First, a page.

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To Jay Creek and Back

The Bungalow, Alice Springs, 1927Around 1930 or thereabouts, when Emily Liddle was nine years old, the authorities decided that it was time for her, as a child of Aboriginal and non-Aboriginal heritage, to leave the station where she’d grown up and go to school.

At this time the children were no longer held in town at the ‘Bungalow’ but were taken to Jay Creek, about 45km away in the West MacDonnells.

In time the institution was moved from Jay Creek back into town, to the Alice Springs Telegraph Station, and Emily Liddle came too.

She recalled the events:

 play audio

Well the police come along. They knew we were there because old Mr Mackey used to go there from Alice Well because there was a police station there. They said, These kids have to go, they’ll have to go to school. They’re getting a bit too old, you know. They wouldn’t learn…

Because that was the order from the Welfare, see, from the town, from Darwin, that was the main branch then; they’d give their orders and the police had to go and do their job and tell you; you had to go into where there was school. Well, this Jay Creek, they had the Bungalow from here, from the town. This Jay Creek they moved it out before the railway came through it because they used to be right alongside the old Stuart Arms there, near the Courthouse there, the old Courthouse…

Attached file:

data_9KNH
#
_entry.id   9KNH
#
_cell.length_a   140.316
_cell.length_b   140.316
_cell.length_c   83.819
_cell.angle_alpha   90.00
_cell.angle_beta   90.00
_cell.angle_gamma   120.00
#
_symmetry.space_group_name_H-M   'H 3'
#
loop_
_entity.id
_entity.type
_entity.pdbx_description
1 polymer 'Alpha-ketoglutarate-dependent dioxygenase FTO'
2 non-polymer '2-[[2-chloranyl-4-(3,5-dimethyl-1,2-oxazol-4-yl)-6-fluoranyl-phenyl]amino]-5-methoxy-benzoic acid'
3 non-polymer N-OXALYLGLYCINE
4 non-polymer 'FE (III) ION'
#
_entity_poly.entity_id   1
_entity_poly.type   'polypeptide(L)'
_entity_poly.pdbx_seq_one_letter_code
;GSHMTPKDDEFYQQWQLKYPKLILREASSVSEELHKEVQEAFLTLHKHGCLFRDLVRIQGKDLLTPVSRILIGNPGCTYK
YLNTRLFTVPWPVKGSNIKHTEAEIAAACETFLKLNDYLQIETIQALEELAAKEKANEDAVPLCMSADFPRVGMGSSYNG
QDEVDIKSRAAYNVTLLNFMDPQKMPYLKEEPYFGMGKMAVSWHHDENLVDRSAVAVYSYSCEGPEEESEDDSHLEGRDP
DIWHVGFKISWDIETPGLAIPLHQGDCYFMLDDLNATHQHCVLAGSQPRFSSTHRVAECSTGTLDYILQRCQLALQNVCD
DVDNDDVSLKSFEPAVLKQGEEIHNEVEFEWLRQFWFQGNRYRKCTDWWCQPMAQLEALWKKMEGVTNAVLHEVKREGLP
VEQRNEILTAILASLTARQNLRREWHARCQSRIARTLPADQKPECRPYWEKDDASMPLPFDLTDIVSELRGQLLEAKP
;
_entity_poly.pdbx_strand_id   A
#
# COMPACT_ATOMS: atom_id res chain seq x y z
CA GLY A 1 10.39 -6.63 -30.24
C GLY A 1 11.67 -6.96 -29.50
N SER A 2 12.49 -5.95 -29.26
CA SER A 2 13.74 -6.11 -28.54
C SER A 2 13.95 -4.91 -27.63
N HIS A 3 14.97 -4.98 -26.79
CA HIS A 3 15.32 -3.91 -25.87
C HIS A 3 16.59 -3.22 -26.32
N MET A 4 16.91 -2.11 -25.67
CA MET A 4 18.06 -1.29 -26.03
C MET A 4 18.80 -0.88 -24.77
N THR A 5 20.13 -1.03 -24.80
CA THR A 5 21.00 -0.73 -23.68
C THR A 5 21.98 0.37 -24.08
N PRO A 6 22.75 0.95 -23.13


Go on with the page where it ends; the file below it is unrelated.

When we left the station to come to Jay Creek, the old people that we had working on the station, old Grant Shepherd, and old Charlotte and old Ruby, and I think there was old Fannie there too, a few of them that were working there they just cried and cried. It upset us too you know. We were crying too then. They were singing out, “Goodbye, goodbye. I suppose we’ll never see you again.” Because we’d been with them for so long, more or less grew up with them really…

Well, it was just like, it wasn’t even fit for a dog to live in in those days. You know what we used to do? It was just a concrete floor, no beds, one big shed was built there. And a little bit of kitchen on the side there where the girls used to do the baking and that, they had to do baking and all in two stoves they had. One of the stoves, it wasn’t good enough to bake bread. One was all right. And this big shed built, and how many tables? There were two tables for the dining room for the boys and two for the girls, for the senior girls and for the younger girls.

Nighttime we used to get no mattress, only blankets to sleep on. We used to put all the stools up and we used to sleep on those concrete floors, two, three girls’ll get together. No pillows. We used to just sleep on blankets. To make enough blankets to go around the three of us. We used to, she might have about four blankets, I’ll have four, and the other one’ll have about four blankets and we used to all put it together so as we could be a bit more comfortable. And that’s how we used to sleep. But just rough concrete floors…

When we’d come to this home here, the Telegraph we were shocked to see beds and mattresses. Coming into a mansion after sleeping on concrete floors!

[Northern Territory Archives Service NTRS 226, TS 660 and NTRS 219, TP 795, Emily Liddle]
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